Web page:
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Jarigan (Persian Jari/zari for lamentation and Bengali gan for song)[1] or (song of sorrow) is one of the few indigenous music art performances of Bangladesh, West Bengal, Barak Valley and Brahmaputra Valley . Though varied and divergent in form, most are based on legends relating to Muslim heroes Hasan ibn Ali and Husayn ibn Ali, grandsons of Muhammad and other members of his family at Karbala.[2] The most renowned is jari gan from eastern Mymensingh, which commemorates the death of Hosain at Karbala. The performers, who are male Sunni Muslims, work chiefly as farmers.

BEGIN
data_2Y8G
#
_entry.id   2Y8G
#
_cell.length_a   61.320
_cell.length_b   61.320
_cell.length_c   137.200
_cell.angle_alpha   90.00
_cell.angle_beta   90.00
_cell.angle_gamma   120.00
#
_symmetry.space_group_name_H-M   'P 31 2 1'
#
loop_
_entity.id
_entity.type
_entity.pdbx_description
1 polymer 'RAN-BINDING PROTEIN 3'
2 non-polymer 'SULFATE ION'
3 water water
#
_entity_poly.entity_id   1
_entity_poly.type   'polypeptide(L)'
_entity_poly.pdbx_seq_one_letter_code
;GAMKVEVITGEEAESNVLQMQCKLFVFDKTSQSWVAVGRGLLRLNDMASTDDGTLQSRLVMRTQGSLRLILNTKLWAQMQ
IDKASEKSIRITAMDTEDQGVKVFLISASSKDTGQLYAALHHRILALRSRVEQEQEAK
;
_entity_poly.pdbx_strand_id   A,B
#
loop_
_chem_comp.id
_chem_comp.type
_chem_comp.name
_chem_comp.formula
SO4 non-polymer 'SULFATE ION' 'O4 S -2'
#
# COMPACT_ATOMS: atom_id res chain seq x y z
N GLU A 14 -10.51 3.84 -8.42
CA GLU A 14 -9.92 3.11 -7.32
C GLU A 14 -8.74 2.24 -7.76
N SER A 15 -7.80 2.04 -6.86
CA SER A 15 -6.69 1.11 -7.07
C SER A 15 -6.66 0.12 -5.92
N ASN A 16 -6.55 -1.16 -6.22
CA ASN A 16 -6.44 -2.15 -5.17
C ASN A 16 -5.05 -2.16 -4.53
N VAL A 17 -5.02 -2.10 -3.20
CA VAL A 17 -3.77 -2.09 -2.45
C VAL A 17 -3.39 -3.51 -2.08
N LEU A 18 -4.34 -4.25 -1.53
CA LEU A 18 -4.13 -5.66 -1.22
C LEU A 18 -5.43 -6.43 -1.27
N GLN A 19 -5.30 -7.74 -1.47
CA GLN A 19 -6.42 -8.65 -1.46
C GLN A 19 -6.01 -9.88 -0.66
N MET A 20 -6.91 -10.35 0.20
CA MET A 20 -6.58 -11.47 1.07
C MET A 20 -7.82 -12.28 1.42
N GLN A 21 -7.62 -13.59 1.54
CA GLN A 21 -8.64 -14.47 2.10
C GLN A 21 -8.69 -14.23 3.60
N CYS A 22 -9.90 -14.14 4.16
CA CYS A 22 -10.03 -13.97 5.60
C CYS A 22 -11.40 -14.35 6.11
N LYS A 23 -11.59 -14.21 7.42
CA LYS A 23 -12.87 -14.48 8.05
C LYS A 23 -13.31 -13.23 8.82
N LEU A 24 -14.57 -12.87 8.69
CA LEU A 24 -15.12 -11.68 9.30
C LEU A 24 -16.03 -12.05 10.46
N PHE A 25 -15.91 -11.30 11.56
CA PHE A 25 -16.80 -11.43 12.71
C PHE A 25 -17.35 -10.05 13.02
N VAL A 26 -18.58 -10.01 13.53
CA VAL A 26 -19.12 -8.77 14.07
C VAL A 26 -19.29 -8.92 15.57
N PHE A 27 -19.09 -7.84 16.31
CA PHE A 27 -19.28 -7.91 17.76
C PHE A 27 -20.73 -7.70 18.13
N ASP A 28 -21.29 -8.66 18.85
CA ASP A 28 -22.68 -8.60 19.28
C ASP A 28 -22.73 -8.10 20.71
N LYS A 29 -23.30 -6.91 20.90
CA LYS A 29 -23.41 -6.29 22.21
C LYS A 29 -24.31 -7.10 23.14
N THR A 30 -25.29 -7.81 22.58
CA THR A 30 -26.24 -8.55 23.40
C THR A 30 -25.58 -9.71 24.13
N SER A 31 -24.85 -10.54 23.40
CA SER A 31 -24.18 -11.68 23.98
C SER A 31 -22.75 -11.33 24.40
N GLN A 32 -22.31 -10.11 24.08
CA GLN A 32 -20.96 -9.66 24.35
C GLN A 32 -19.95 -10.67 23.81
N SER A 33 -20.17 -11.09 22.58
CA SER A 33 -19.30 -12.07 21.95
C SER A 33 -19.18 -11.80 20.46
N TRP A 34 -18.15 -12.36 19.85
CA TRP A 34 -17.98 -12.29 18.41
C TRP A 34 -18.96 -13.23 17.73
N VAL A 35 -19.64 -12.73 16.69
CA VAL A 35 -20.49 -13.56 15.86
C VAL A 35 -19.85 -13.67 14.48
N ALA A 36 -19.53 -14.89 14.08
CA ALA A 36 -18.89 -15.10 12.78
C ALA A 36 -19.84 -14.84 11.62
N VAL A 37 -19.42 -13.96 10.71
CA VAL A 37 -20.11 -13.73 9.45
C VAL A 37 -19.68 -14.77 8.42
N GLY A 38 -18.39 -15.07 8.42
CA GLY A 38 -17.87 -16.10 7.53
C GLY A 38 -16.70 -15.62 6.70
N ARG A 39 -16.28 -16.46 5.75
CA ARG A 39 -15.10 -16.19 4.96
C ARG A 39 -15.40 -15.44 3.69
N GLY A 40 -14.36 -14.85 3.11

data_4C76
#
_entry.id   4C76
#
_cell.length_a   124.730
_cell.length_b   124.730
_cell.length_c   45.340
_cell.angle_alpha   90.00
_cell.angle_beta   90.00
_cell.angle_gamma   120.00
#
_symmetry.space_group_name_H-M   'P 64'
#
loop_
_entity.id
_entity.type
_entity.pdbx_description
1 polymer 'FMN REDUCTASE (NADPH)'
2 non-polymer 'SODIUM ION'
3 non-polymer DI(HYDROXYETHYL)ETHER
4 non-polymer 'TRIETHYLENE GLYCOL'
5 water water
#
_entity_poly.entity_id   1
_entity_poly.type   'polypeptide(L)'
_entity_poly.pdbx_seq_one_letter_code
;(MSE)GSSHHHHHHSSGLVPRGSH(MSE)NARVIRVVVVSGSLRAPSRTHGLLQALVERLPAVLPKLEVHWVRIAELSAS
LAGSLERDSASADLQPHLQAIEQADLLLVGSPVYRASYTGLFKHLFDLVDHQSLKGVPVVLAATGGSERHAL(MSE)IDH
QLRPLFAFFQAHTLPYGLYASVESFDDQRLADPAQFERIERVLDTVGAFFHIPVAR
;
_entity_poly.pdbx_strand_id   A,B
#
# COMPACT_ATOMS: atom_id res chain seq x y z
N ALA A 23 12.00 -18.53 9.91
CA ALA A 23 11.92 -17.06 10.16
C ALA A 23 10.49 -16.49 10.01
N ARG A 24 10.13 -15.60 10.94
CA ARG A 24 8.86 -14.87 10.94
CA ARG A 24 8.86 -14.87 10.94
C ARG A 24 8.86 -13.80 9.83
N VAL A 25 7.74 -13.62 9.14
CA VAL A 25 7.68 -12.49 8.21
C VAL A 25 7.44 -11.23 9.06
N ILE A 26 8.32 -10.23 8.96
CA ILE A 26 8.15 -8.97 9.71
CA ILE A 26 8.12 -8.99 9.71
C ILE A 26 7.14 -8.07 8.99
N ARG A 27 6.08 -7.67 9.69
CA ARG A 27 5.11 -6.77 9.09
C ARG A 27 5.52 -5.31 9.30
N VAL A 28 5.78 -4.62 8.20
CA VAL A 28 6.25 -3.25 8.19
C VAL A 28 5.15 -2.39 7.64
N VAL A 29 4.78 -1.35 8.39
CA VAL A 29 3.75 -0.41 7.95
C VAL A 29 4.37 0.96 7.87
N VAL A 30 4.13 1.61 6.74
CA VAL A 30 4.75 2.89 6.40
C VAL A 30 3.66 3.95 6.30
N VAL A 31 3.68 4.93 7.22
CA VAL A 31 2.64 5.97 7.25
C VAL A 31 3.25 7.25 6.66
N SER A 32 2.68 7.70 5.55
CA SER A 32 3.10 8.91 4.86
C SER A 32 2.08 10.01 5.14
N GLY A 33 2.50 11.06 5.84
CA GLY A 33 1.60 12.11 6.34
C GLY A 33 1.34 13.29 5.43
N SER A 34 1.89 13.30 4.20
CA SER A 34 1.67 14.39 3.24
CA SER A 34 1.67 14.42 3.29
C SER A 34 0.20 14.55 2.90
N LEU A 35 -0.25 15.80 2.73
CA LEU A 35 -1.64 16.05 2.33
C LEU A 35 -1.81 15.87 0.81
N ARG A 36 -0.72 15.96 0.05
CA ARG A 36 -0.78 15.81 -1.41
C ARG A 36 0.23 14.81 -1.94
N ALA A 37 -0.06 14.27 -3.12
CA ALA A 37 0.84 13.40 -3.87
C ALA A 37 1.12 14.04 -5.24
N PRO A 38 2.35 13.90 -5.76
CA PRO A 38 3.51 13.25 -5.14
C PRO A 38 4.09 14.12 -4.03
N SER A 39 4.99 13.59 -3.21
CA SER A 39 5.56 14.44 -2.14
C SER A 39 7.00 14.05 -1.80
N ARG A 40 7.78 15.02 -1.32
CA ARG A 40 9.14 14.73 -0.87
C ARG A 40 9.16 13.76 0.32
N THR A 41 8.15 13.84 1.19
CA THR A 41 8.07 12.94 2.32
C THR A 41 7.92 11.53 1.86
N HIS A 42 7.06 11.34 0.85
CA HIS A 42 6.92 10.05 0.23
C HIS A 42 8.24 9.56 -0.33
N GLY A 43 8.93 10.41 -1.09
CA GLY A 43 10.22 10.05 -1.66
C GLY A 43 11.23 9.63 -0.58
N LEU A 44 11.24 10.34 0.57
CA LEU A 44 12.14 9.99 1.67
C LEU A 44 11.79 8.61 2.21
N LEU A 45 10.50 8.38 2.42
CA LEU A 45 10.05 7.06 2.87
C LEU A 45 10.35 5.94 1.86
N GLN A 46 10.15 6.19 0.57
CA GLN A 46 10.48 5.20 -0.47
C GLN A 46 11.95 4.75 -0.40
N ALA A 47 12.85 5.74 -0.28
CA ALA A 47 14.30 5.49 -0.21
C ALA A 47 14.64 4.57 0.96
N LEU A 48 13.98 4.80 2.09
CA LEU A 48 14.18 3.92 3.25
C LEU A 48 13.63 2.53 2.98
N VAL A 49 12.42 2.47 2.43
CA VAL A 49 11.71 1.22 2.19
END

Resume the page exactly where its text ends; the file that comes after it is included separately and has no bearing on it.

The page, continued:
The origins of Jarigan may be traced back to the early 17th century when poetry started being written on the tragic stories of Karbala. One of the earliest recorded is Muhammad Khan's poem on Karbala titled Maktul Hussain (The Martyrdom of Hussain) in 1645, when Shi'ism had reached Bengal via Persia.[3]


  1. ^ Maciszewski, Anna (1999). "Reviewed Work: Jarigan: Epic Songs of Bangladesh by Mary Frances Dunham". Asian Music. 31 (1): 177–179. doi:10.2307/834281.
  2. ^ "Answers - The Most Trusted Place for Answering Life's Questions". Answers.com.
  3. ^ "Jari Gan". banglapedia.org.